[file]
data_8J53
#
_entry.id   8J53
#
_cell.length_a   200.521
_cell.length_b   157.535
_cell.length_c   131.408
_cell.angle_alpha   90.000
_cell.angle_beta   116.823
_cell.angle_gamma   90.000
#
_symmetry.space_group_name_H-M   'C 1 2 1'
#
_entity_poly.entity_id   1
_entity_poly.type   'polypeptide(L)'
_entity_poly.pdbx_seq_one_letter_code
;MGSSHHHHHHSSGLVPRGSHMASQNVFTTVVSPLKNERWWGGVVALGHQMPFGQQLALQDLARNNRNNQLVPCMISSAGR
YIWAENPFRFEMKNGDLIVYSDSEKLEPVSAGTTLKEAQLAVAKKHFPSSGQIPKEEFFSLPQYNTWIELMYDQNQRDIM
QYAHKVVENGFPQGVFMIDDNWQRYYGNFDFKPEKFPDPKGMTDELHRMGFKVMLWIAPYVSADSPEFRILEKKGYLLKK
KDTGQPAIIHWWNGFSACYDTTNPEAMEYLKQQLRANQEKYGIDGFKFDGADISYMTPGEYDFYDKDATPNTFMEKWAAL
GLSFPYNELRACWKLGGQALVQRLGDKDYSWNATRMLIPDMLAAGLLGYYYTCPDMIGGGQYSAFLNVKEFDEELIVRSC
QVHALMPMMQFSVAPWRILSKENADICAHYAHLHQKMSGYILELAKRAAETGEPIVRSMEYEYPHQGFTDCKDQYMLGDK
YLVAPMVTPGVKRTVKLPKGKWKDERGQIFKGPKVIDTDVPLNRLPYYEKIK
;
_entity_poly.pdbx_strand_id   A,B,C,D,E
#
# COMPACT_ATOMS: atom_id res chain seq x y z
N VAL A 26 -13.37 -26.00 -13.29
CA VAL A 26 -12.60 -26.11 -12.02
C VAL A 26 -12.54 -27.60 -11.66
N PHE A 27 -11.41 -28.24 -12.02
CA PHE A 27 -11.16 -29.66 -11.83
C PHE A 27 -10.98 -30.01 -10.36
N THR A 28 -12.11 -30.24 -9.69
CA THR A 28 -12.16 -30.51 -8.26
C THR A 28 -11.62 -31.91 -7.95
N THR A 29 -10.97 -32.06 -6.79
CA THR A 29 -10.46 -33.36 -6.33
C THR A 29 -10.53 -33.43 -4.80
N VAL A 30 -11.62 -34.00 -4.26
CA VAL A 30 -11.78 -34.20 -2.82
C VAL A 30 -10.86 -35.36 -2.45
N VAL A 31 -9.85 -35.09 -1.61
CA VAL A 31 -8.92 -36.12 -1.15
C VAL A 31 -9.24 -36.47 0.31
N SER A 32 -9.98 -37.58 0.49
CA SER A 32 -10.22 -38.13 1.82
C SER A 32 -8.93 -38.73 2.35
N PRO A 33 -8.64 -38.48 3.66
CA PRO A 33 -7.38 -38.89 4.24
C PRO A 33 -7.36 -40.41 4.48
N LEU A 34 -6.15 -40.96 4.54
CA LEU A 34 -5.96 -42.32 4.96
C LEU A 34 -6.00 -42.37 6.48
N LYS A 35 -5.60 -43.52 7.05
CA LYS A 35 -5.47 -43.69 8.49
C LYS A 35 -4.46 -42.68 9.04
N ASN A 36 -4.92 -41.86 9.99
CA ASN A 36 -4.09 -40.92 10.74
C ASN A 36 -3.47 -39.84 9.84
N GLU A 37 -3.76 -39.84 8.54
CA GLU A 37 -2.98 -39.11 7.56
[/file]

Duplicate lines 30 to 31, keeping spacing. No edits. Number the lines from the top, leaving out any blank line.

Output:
C VAL A 26 -12.54 -27.60 -11.66
N PHE A 27 -11.41 -28.24 -12.02